The Top NFL Storylines of Week 6: Jalen Hurts, Deshaun Watson and DeVante Parker

Plus, there's going to be a Super Bowl in London?

October 17, 2023 8:37 am
Deshaun Watson of the Cleveland Browns looks on prior to a game.
Deshaun Watson has been a bust so far for the Cleveland Browns.
Nick Cammett/Diamond Images via Getty

With the NFL season’s sixth installment of Monday Night Football in the books and another 15 games over and done, Week 6 is complete. While we can’t get to everything — like this revelation about Aaron Rodgers’s appearances on the Pat McAfee Show — here are four of the top storylines to emerge from the NFL’s sixth week. (Here’s a look back at Week 5.)

Deshaun Watson is gone and the Browns are winning

Desperately seeking to finally net themselves a franchise quarterback after the Baker Mayfield experience ended in failure, the Cleveland Browns rolled the dice in 2022 and traded a trio of first-round draft picks and two other mid-round selections to the Texans for Deshaun Watson, who missed the entire 2021 season after requesting to be traded from Houston amid a number of sexual assault allegations.

Despite those allegations, which ultimately resulted in Watson being suspended for the bulk of last season, the Browns gave the three-time Pro Bowler a five-year contract worth a guaranteed $230 million. Since making the trade for Watson and giving him a deal that pays him an average of $46 million annually, Cleveland has gotten nine games out of their franchise quarterback, winning five of them.

Of those nine games, only three have come this season as Watson suffered a deep rotator cuff contusion on his throwing arm in Week 3. Though Watson was cleared to play by Cleveland’s medical staff and insisted he would play in Week 4 against Baltimore, Watson ended up sitting out against the Ravens and also didn’t suit up in Week 6 against the San Fransisco 49ers after the Browns’ bye week.

Double-digit underdogs to the Niners, the Browns were able to pull off one of the biggest upsets of the season on Sunday and escaped with a 19-17 victory over previously undefeated San Francisco with third-string quarterback PJ Walker running the offense.

Walker was far from great against the Niners as he went 18-of-34 for 192 yards with two interceptions, but Cleveland’s defense was able to contain San Fran’s potent offensive attack and get a season-defining win without their franchise quarterback.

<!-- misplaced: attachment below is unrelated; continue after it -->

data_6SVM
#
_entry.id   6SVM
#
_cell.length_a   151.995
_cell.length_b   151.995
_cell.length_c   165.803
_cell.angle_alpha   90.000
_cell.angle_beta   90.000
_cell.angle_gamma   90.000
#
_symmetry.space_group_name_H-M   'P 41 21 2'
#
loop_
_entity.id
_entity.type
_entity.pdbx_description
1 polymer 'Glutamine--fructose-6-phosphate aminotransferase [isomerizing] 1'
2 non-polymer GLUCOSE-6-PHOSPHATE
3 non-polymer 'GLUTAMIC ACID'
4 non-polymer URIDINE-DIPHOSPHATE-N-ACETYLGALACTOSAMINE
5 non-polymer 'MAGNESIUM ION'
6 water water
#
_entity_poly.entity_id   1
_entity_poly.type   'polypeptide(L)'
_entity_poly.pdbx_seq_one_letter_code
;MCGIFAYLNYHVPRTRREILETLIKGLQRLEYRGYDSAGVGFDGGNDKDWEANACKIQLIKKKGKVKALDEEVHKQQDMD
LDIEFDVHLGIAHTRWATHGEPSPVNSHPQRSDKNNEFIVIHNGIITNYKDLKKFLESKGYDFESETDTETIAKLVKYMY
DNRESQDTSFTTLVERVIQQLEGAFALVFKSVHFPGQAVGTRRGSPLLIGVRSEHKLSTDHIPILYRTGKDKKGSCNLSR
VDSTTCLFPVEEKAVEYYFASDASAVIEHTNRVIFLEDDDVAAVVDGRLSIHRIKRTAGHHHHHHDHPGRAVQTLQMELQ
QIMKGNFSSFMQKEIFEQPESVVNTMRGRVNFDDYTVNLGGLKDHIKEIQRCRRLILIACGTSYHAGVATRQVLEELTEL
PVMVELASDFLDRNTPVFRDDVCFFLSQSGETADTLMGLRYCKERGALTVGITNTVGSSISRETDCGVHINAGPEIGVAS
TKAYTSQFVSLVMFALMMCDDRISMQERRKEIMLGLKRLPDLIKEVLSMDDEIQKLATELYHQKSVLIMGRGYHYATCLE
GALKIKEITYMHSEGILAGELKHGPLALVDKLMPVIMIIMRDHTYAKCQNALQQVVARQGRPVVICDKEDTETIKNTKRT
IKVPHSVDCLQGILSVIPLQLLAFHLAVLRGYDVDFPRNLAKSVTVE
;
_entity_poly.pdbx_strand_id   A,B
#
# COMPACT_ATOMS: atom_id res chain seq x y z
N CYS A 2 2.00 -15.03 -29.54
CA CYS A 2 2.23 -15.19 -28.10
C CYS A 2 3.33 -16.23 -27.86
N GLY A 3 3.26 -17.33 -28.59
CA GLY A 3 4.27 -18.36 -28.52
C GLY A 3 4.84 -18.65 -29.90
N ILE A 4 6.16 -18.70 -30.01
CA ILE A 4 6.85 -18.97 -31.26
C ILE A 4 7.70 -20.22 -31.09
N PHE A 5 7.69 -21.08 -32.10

Which raises the question: is Watson actually Cleveland’s franchise quarterback?

The Browns are certainly paying Watson, who will turn 29 in about a month, like he’s a franchise QB, but he’s done little to justify his hefty paycheck since arriving in Cleveland and hasn’t really played at an elite level since 2020. The Texans went 4-12 that season and were pretty terrible in ’21 and ’22 without Watson. This season, with rookie CJ Stroud at quarterback, the Texans have won more games with their first-year player than the Browns have won with their star player (two).

It’s too early to know for sure, but an argument can certainly be made that the Texans are in better shape without Watson than the Browns are less than two years after trading a king’s ransom for him. They didn’t miss him on Sunday.

Haason Reddick and the Eagles Are Ready to Run It Back
Reddick led Philadelphia’s top-ranked defense with 16 sacks last season

It’s time to see the real Jalen Hurts

Hoping to become the only team in the NFL to start the season at 6-0, the Eagles committed four turnovers against the Jets, who handed Philly their first loss of the season, the first time in 13 tries since 1973 that Gang Green has been able to knock off Philadelphia. Three of the Eagles’ turnovers were interceptions by Jalen Hurts, who now has seven interceptions in six games after throwing just six in 15 regular-season games last season. Hurts, who has never thrown more than nine picks in a season, is on pace for 20 interceptions this season — which would almost certainly lead the league.

In the loss to New York, Hurts’s third and final interception was especially costly as it occurred late in the fourth quarter and led to a game-winning touchdown run for the Jets by Breece Hall. Hurts, who does have five rushing touchdowns, only threw a single touchdown against the Jets and now has as many TD passes as he does picks.

That is a ratio the fourth-year quarterback will have to improve on if the Eagles are going to get back to the Super Bowl this season as Philadelphia has a brutal five-game stretch on tap with games against Miami, Dallas, Buffalo, Kansas City, and San Francisco on the schedule.

Fresh off signing a five-year contract with an average annual salary of $51 million following Philly’s Super Bowl run last season, Hurts is about to face more pressure than he’s ever faced during his time in the pros as fans have expectations for him that did not exist before. A fan favorite after taking over for an underachieving Carson Wentz, who is still out of the NFL, Hurts fared far better last season than anyone could have hoped and played very well in the Super Bowl even though the Eagles lost.

That performance left an impression and set a standard of play that Hurts will now have to match in order to keep himself from incurring the wrath of the Philly faithful. That’s a pretty tall order as the Dolphins, Cowboys, Bills, Chiefs and 49ers have only lost seven games between them and all five teams have Super Bowl aspirations of their own.